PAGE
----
Thursday, June 05, 2003

I'm sure everyone in hell is asking for a blanket today. Or, they would be if hell existed. I find myself in an odd position. Not only do I agree with a decision made by the FCC, but I feel the need to write in moral defense of its action, too. Who would have guessed that'd happen?

In any case, plenty of politicians have been denouncing the FCC for its decision.

"Why wasn't the public paid more attention to?" Sen. Frank R. Lautenberg, D-N.J., asked. "The FCC spent a lot of personal time with the people they are supposed to regulate."


Copps said the FCC heard from more than 750,000 people, and 99.9 percent opposed changing the media ownership rules.

In other words, the FCC members didn't do something that they thought was wrong in order to appease the public. That is their complaint, and what a wonderful one it is, too. Moral integrity is looked down on as a bad thi- waaaait, these are politicians. Silly me.

Also, 750,000 people interviewed says relatively little about the public's opinion. Apparently, less than 1/250th of the population counts as a majority of people, and the "public" that was ignored.

Thinking about it, doesn't it seem odd that a "majority" of people are so worried about their minority viewpoints being restricted?

Commerce Committee Chairman Sen. John McCain, R-Ariz., said Congress ultimately may decide how much media ownership concentration is too much.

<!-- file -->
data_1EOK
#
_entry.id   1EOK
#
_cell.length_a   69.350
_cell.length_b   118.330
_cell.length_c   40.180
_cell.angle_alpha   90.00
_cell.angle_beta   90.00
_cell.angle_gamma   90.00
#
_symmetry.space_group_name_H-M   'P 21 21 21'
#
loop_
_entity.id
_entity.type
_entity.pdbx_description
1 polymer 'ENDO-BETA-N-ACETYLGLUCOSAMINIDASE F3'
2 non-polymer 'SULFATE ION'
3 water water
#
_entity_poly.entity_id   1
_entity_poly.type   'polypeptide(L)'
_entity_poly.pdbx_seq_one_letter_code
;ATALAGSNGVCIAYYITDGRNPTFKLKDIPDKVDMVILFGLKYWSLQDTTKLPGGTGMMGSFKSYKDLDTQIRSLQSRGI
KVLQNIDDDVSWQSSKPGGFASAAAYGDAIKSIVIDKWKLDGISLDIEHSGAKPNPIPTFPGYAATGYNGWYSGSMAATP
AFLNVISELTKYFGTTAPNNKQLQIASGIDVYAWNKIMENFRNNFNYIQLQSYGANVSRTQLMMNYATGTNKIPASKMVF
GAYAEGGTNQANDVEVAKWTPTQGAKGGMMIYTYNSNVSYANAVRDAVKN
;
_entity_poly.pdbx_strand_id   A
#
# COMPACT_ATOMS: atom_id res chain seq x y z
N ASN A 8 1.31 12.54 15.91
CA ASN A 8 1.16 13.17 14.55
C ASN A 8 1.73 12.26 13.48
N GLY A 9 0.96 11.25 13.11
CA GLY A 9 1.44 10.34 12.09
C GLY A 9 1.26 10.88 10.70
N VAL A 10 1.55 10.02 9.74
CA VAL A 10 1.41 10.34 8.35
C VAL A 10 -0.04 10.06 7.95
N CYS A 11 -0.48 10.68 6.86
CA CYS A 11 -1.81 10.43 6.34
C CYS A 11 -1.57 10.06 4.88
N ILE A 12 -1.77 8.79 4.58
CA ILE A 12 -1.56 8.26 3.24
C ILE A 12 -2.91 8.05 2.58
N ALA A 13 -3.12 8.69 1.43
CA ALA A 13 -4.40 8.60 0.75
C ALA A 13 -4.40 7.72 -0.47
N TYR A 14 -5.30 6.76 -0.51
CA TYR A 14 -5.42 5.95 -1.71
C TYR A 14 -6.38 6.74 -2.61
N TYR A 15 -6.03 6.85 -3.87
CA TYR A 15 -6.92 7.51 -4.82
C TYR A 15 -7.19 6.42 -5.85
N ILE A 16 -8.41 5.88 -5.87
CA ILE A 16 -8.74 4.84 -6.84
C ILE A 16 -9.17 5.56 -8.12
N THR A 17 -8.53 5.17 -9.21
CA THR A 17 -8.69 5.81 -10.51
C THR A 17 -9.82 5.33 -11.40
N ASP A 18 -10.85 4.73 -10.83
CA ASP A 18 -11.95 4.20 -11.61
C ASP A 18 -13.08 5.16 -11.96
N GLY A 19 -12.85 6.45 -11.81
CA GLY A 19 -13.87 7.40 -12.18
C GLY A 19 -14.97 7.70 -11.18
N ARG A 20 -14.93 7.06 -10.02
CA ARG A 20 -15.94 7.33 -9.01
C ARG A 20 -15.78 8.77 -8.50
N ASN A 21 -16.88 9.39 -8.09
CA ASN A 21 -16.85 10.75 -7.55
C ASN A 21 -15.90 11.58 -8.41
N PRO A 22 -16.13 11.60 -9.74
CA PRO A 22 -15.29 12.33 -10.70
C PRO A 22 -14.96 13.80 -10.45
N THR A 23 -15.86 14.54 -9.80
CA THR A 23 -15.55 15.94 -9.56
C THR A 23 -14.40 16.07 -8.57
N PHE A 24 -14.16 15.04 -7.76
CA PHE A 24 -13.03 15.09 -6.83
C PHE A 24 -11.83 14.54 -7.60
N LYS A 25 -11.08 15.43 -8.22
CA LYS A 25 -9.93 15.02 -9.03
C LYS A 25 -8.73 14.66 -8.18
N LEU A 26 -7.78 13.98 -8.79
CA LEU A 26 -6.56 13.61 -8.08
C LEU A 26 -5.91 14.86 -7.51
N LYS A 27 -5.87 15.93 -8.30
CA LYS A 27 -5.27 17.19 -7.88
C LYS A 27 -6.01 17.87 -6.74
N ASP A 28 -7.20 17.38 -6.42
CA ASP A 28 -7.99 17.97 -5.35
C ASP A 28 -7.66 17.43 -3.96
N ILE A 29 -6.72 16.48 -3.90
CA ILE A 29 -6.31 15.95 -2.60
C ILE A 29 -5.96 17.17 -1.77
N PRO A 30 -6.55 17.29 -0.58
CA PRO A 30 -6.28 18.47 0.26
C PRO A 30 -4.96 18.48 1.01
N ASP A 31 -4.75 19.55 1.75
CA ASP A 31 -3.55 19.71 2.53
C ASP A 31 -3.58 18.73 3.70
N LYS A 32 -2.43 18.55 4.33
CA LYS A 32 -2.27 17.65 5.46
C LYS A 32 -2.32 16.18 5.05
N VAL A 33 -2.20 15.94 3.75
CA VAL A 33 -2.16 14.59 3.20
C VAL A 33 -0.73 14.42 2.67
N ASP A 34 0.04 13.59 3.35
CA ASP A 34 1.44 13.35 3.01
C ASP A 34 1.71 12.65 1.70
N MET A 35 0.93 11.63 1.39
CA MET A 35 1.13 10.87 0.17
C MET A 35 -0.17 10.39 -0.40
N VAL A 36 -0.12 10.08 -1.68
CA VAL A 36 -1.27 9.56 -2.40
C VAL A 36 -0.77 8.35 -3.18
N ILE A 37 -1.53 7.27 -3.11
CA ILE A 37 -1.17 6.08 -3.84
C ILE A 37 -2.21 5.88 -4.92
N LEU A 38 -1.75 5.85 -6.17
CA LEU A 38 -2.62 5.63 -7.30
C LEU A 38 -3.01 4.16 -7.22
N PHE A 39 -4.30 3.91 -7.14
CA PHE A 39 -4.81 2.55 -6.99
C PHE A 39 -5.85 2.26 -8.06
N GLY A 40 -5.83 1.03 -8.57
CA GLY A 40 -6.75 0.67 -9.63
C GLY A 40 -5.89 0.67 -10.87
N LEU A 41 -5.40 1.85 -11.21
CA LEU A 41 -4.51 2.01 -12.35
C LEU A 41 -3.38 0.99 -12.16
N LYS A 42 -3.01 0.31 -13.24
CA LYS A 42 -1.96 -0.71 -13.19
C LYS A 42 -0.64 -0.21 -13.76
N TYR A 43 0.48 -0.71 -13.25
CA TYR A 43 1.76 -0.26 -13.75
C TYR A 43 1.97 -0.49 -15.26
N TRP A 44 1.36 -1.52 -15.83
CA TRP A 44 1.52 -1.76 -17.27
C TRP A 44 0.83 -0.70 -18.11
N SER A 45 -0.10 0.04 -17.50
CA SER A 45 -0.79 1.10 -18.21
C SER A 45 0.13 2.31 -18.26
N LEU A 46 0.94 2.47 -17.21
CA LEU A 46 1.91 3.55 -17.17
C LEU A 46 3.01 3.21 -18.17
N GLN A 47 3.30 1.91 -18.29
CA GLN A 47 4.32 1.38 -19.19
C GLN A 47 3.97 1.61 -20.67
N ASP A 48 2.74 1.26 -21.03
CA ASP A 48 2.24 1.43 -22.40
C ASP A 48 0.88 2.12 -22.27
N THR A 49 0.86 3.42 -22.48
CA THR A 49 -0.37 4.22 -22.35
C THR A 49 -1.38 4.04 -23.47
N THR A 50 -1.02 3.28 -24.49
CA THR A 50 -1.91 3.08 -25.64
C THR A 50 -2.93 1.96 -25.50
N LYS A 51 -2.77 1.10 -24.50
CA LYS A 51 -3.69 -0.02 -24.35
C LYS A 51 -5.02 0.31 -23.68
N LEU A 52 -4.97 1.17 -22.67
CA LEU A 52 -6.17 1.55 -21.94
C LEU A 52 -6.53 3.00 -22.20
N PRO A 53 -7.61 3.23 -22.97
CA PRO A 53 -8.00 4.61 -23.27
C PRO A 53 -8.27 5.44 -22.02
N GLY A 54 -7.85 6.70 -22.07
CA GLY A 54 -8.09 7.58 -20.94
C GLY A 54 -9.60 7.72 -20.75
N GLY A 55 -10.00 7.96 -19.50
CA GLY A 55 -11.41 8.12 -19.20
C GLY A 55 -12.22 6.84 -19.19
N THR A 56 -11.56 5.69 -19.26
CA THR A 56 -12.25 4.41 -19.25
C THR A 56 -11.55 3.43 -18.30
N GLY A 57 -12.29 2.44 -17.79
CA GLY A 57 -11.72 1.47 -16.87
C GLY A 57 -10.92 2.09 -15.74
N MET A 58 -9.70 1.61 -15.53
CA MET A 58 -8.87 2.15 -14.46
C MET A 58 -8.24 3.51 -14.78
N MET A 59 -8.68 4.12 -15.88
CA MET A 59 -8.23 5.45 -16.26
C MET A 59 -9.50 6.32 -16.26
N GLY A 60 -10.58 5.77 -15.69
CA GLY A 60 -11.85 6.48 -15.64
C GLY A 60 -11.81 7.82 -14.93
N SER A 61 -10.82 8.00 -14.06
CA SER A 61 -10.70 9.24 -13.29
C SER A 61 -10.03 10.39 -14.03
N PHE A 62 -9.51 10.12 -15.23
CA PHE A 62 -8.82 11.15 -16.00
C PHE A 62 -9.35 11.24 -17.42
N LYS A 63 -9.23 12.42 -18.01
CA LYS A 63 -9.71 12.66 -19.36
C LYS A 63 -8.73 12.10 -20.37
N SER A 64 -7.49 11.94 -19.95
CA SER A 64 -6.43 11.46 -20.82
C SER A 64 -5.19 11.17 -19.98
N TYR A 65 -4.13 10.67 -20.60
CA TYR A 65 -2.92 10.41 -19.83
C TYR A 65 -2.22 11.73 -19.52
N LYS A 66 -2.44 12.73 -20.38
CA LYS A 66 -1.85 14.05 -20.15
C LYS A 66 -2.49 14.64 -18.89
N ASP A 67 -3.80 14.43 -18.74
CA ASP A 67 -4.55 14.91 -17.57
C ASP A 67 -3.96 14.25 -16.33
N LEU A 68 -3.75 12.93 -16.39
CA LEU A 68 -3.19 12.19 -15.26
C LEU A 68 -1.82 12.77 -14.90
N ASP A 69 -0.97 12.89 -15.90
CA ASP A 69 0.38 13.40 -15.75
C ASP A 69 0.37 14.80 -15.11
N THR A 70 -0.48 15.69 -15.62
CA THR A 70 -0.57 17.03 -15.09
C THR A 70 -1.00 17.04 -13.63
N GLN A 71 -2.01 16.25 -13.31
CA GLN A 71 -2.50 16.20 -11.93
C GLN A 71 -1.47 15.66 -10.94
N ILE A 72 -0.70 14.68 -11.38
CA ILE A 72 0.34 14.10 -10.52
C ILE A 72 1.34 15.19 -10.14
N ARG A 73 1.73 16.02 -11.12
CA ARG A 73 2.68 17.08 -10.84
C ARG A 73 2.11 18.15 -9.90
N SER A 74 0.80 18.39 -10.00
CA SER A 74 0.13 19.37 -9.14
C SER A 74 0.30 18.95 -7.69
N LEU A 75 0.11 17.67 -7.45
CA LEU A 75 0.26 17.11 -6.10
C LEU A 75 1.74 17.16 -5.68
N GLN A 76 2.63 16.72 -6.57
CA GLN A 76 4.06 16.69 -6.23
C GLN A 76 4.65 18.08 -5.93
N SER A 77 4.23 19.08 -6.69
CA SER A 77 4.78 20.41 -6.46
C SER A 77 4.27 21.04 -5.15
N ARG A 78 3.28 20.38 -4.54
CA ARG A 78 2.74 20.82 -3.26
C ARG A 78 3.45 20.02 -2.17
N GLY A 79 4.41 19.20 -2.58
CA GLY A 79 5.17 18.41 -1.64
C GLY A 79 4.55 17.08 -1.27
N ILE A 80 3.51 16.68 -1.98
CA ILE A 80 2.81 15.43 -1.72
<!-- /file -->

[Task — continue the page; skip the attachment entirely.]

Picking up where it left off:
Since when? I'd like Senator McCain to point out when the members of congress became the moral authority on how many things someone can buy with their own, legitimately-earned money. Since businessmen are clearly believed to be incompetent to judge what media outlets they're allowed to purchase, surely the members of congress would be able to do so!

McCain said he's concerned that the FCC's deregulation in 1996 led to San Antonio-based Clear Channel Communication's dominance in the radio industry, and that the same might now happen in the TV industry.

Clear Channel isn't forcing anyone to refrain from entering the market. Clear Channel dominates because it offers people what they want. In other words, Clear Channel's on top because it's just too good, and congress needs to keep people from becoming too good. After all, we need to protect the stagnation of those that suck.

But Sen. Peter Fitzgerald, R-Ill., disagreed. He commended the FCC for doing a good job of throwing out the cross ownership rules. In Chicago, the Tribune Co. owns WGN television and the Chicago Tribune newspaper, and it endorsed Bush during the last election even though 80 percent of the city's voters are Democrats.

Minority opinions seem to be doing well enough.

"The people of the country have spoken out so eloquently on this issue," Boxer said. "The commission should have learned from your history on the radio industry, which is a disaster to free speech."

Of course, we don't get to see how letting radio owners play what they want on their own stations is a violation of free speech.

"Just because you sit behind a microphone does not make you smarter than other people," Boxer said. "You dismissed the people. You have every right to disagree with the people but you do not have the right to dismiss them."

The last time I checked, people behind microphones were still people, and were free to dismiss totally irrational positions. I can't help but wonder if Mr. Boxer thinks we should give hearings to church officials who propose that molesting children is alright. Or terrorists who want to legalize suicide bombings. People are free to dismiss them because their arguments are so obviously flawed that they warrant no further discussion.